PALO ALTO, California -- Follow all the news from the Fish 2.0 business competition, held for the third time since 2013 at the campus of Stanford University. The event awards up to $40,000 in cash prizes to the top-scoring businesses among 39 finalists who seek to launch or expand ventures in the sustainable seafood sector. An additional 11 companies are also offering mentorship opportunities, consultation and other prizes.
There were 184 companies entering from around the world participating in this year's competition up from 170 in 2013. Investors from around the world also attended the event.
Of those 184, 80 made it into the semi-finals, a field that was winnowed down to 39.
Undercurrent News will be live-blogging the two day event.
Seafood innovation ‘no longer an oxymoron’, co-founder says
With its third event since 2014, after viewing the interest among investors and entrepreneurs in the sector, Fish 2.0 co-founder Monica Jain said that she believes that seafood innovation is no longer considered an oxymoron.
“Before it was hard to get third- and fourth-generation folks from fishing families to stay in the industry. They were leaving to pursue other careers that they thought might be more interesting or more lucrative. And now they’re coming back and they’re bringing ideas from the other paths they were pursing with them. And that’s creating change and that’s exciting,” she said.
Maine eel grower wins short pitch competition
Thomaston, Maine-based eel growing startup American Unagi was voted Fish 2.0’s contestant that audience members would most like to connect with, in a round of 90-second pitches that included 17 seafood startups from around the world.
The company, CEO Sara Rademaker said, sources locally harvested glass eels from the US state and grows them out domestically, currently in a pilot-scale facility.
Investors: Seafood growth about making consumers ‘comfortable’
Several investors and seafood sector observers told a room for of entrepreneurs at Fish 2.0, that attracting more consumers to eat seafood is about making them comfortable.
Brad Barnhorn of Winona Capital said that other emerging food sectors, such as fresh juice offer lessons for seafood.
He founded the Fantasia Fresh Juice Company in the 1990s at a time when healthy beverages weren’t seen as demanded by US consumers.
Taking a product out of the produce category and making “smoothies” into a convenience food happened relatively quickly, he said.
Fishmeal alternatives, artisanal fishing focus of innovation efforts
Two very different corners of the seafood sector — efforts to improve conditions for traditional fishers in developing countries and ways to reduce fishmeal makers’ dependence on wild-caught fish — are attracting a fair amount of attention from entrepreneurs.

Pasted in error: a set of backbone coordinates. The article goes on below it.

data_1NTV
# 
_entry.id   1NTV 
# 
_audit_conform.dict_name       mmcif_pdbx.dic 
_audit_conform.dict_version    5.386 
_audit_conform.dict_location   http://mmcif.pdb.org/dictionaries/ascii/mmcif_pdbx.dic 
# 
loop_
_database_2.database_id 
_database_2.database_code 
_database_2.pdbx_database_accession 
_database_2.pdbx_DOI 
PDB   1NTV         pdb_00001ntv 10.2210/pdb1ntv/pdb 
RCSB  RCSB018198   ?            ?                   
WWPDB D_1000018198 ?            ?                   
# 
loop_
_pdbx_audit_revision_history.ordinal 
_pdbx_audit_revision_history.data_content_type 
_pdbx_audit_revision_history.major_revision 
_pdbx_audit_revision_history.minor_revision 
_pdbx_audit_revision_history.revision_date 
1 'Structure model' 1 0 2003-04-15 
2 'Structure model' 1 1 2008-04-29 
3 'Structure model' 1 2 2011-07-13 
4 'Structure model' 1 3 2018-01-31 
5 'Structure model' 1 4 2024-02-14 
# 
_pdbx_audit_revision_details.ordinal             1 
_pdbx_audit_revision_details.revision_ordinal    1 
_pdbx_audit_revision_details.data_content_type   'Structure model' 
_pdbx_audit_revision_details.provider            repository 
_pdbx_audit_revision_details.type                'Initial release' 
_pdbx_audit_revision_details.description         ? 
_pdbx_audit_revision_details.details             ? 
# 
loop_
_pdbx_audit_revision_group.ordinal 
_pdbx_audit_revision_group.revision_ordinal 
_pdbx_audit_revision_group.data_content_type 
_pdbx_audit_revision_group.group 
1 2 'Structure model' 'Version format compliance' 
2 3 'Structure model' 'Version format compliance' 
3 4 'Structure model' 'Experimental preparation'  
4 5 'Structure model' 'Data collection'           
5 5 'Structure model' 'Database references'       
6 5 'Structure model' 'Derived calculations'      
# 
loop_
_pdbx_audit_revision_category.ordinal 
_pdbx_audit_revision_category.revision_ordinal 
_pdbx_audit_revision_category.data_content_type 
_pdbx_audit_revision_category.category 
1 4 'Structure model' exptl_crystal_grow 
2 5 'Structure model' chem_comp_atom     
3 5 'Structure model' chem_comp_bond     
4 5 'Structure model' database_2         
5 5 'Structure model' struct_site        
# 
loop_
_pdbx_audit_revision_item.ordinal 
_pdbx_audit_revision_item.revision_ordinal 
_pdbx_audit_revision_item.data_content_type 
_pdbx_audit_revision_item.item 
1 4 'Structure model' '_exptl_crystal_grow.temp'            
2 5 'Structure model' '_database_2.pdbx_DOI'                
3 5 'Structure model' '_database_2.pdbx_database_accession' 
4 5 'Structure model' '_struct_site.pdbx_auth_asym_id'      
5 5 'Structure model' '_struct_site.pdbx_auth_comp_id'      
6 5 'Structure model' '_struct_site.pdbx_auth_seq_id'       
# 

Speaking during Fish 2.0’s “Wild Fisheries and Innovative Fish Feeds” category presentations, six presenters made their cases for funding that they say will help them scale up their successful new ideas.
Firms target disease, South Pacific aquaculture projects
No one sitting in the conference room at Stanford University’s Frances C. Arrillaga Alumni Center on Nov. 7 appeared to doubt that aquaculture holds significant promise to feed future generations.
But the six startups making their pitches to a panel of judges during Fish 2.0’s “Aquaculture Production and Related” category had varying approaches and business models aimed at tackling the sector’s challenges.
Startups seek to fill in seafood’s information gaps
Five of this year’s contestants at the Fish 2.0 business competition are particularly focused on transforming the sector’s traditional way of record-keeping and information gathering to the digital age.
Such efforts, panelists have argued, are key to meeting the needs of consumers who are increasingly demanding traceability and transparency from complicated international supply chains.
Firms eye changing supply chains for tuna, salmon, oysters
Startups that fish and farm tuna, salmon, oysters told the Fish 2.0 audience that they have found better ways to supply seafood, tweaking their methods to find efficiencies and improve profitability.
Five firms in the competition’s “Changing seafood supply chains” category showcased their plans to innovate traditional practices.
Two US startups — Duxbury, Massachusetts’ Real Oyster Cult and Panacea Oyster Co-op of Spring Creek, Florida — are focused on helping shellfish farmers connect to customers, building brands that they say are resonating.
Traceability demands pose challenges to, provide chances for smaller fisheries
New rules and the ongoing global push for transparency and traceability in seafood supply chains could come at a cost particularly for smaller suppliers and fisheries, panelists at Fish 2.0 said.
In the US, new regulations such as the National Oceanic Atmospheric Administration’s Seafood Import Monitoring Program are putting new pressure on importers with respect to knowing their supply chain.
Millennial-focused seafood startup went national after 2015 competition
Boulder, Colorado-based seafood meal-kit startup LoveTheWild has expanded into 2,400 stores across the US in two years, which CEO Jacqueline Claudia attributed to the exposure and connections she made through Fish 2.0.
“When I was here last time we were mostly vision. And when I say ‘mostly vision’ I mean ‘mostly vision’. We sold less than $1,000 worth of products in two stores in Boulder, Colorado,” she said.
Tags: 2017 Finals